URL Media’s The Intersection
Saturday, May 13, 2023
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This is URL Media’s Saturday newsletter where we lift the veil and analyze the most pressing issues facing our communities.

Protesters march down 6th Avenue in Manhattan, seeking justice for Jordan Neely who was killed May 1 on the F Train. Credit: Hari Adivarekar for Epicenter-NYC

Along with poverty, Neely’s death was also a failure of humanity

Jordan Neely, a 30-year-old Black man, was killed May 1 after reportedly yelling out, “I don’t have food, I don’t have a drink, I’m fed up. I don’t mind going to jail and getting life in prison. I’m ready to die.”

Instead of offering help, 24-year-old Daniel Penny, a white ex-marine, held Neely in a chokehold for 15 minutes as two other men helped to hold him down and other subway riders looked on. Juan Alberto Vazquez, a freelance journalist who filmed and posted video of Neely’s death to social media, said Neely did not assault or threaten anyone on the train.

Neely was a Michael Jackson impersonator who used to busk on the subways up until a year ago when the New York City Police Department began cracking down on fare evasion at subway stations throughout the city. In 2007, at just 18 years old, Neely had to testify at the trial of the man accused of murdering his mother, Christie Neely. 

Neely was unhoused at the time of his murder.

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According to The Bowery Mission, a nonprofit serving homeless New Yorkers, there are approximately 70,000 homeless people living in New York City — or almost one in every 120 New Yorkers is unhoused. Of those, an estimated 3,400 people live unsheltered in the city’s subways or on the streets.

But it doesn’t have to be this way.

In June 2021, the Center for American Progress published a list of the top 12 things that can be done to cut poverty in the United States

The list included expanding safety net programs; creating good-paying jobs; raising the minimum wage; providing permanent paid sick leave; increasing worker power; permanently increasing the child tax and earned income tax credits, and supporting pay equity to name a few.

“Poverty is preventable,” the authors wrote. “America has the power and ability to ensure that all people residing within its borders can build financial stability and live their lives with dignity.”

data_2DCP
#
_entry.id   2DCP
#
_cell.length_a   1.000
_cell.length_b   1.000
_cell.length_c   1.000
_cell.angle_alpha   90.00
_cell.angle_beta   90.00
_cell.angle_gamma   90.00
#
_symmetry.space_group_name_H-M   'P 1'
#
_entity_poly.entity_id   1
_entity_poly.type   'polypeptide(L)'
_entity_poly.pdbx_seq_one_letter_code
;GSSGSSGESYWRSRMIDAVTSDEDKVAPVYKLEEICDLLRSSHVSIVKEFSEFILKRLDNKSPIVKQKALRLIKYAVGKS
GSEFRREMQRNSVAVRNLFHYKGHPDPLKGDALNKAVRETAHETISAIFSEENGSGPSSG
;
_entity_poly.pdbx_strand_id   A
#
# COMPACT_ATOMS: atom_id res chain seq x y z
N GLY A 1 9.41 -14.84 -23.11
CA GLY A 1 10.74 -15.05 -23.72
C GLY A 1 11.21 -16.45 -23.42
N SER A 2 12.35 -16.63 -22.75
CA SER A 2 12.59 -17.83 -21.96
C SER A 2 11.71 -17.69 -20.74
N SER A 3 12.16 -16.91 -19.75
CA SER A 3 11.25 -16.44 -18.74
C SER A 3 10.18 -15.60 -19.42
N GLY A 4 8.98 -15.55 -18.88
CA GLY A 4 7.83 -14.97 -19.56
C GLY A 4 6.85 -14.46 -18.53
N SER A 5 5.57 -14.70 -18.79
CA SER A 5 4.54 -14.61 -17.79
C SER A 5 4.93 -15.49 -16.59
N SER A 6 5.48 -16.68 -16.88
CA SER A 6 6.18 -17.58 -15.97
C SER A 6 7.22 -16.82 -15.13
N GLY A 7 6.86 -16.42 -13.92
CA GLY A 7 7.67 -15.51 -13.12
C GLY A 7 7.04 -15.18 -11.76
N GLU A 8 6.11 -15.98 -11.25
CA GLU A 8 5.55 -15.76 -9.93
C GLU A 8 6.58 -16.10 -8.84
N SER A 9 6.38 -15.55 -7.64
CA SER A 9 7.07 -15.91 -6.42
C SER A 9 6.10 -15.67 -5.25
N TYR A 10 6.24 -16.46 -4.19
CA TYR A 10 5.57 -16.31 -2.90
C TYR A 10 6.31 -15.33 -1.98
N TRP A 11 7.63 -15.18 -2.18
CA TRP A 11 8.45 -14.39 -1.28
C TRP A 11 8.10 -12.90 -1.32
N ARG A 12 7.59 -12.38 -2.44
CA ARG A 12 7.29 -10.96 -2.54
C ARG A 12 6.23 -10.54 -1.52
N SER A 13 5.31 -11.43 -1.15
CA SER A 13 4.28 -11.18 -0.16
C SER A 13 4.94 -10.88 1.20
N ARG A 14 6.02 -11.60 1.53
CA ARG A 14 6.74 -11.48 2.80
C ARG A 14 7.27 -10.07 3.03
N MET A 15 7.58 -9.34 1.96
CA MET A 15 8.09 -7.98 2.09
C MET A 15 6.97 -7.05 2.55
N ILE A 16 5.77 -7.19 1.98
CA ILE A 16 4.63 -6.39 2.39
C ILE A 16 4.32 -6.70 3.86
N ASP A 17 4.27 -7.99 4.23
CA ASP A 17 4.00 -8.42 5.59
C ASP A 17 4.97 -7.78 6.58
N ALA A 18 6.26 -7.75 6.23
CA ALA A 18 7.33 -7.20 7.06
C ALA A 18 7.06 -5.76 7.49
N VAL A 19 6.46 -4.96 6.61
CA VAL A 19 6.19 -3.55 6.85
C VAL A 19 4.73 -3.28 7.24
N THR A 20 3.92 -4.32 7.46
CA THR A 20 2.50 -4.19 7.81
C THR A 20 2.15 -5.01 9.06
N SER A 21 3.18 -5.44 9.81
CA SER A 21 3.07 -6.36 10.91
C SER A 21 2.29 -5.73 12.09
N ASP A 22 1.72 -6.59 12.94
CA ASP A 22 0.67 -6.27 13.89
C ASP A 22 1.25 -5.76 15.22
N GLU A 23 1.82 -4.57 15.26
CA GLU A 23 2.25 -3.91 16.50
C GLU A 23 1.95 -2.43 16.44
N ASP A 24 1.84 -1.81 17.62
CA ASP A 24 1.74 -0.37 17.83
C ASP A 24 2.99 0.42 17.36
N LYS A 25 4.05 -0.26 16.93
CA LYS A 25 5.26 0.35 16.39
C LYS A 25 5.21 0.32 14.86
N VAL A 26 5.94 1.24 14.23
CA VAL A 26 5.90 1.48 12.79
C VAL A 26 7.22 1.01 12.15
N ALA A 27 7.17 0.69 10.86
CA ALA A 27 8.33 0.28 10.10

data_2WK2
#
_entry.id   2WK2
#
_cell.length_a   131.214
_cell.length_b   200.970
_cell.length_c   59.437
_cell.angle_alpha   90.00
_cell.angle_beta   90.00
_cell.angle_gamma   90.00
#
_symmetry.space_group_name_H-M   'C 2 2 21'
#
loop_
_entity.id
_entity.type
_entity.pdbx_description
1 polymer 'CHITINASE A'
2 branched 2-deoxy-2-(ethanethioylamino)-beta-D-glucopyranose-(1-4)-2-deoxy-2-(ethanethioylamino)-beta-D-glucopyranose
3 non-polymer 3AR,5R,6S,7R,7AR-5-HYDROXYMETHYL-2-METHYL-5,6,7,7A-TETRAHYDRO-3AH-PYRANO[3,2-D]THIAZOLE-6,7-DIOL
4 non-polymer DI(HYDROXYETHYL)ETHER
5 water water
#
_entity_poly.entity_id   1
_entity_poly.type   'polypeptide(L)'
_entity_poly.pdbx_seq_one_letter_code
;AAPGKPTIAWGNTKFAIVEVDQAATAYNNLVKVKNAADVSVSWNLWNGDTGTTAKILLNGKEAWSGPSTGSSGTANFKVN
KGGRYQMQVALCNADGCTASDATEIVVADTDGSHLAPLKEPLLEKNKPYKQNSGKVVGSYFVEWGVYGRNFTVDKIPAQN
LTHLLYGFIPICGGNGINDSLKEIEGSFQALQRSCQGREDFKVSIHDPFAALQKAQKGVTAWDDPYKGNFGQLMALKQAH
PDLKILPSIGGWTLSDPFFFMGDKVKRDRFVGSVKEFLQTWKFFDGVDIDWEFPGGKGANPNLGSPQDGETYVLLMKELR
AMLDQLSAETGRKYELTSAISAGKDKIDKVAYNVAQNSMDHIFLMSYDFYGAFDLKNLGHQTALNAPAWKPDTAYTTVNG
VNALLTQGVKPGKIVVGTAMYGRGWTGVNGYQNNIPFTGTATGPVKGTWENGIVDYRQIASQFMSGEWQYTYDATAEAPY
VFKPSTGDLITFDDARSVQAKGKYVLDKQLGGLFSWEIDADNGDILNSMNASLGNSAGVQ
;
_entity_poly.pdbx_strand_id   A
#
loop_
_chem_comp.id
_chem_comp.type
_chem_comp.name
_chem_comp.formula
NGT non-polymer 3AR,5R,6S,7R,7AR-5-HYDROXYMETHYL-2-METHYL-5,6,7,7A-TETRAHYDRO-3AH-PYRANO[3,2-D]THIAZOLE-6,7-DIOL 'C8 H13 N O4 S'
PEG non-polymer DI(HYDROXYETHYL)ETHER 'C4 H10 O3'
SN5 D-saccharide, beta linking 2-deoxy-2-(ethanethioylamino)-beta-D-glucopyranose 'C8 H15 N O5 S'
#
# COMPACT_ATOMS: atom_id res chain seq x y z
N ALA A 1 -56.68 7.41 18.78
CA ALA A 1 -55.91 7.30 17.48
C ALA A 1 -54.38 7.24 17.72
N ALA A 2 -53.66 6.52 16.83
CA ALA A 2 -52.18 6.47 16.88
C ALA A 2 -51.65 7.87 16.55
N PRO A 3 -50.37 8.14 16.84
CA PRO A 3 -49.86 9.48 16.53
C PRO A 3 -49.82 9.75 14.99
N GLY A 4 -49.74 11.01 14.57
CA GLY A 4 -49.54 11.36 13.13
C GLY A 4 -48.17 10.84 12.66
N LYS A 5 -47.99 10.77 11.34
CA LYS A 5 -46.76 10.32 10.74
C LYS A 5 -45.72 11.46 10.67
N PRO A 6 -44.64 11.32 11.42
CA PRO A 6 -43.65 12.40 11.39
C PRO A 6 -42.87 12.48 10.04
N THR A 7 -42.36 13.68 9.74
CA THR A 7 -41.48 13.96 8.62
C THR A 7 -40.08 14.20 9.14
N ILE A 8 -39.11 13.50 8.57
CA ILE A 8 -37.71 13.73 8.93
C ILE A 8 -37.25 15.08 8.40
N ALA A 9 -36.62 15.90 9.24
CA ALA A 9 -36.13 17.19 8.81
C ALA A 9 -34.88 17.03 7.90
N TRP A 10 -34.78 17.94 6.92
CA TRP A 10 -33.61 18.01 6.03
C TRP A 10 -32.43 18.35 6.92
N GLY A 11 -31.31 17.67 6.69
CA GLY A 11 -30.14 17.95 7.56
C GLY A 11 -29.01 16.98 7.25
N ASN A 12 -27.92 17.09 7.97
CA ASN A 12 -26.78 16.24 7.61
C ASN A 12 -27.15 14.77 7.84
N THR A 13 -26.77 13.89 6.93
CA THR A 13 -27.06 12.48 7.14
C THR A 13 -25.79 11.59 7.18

Just think of how much better Neely’s life would have been had the system actually supported him in getting the resources he so desperately needed. In the wealthiest country in the nation, there is no reason for anybody to be hungry or thirsty or without shelter.

But beyond the failures of our nation as a whole to provide meaningful support for our country’s most vulnerable populations, Neely’s death was also a failure of humanity.

“No disrespect to anyone here, but everyone’s talking about the system, the governor, the mayor, but not about the people on the train that day,” Leo Mutanba, a DoorDash delivery person, told Epicenter-NYC during a protest calling for justice for Neely’s death. “Not to be a superman but if you had any iota or any ounce of humanity in you. The man wasn’t even resisting, and for people to put a camera on a man getting choked out or dying. I wasn’t there, and don’t want to judge, but you would think somebody would try to save the man. 

“And that was the saddest thing for me,” he continued. “Regardless of the intentions of the killer, everybody was complicit in that act. It happens all the time. People take out their cameras to film but they don’t try to intervene. They just watched a man get murdered in front of them.”

This, for me, is probably the most tragic part of Neely’s death. The majority of those on the train car did nothing to help him. They watched silently, or worse, filmed and shared his final moments on this planet. 

And, in death, he still has no peace. His name has been dragged through the mud as if his past actions justify his killing, while his killer will seemingly face zero consequences for his actions.

“Neely deserved to be saved, he deserved money, and he deserved food and water,” Prism Editorial Director Laura Witt wrote for the outlet. “Neely deserved warmth, community, and tenderness. Neely deserved to live.” —Alicia Ramirez

Uplift. Respect. Love.

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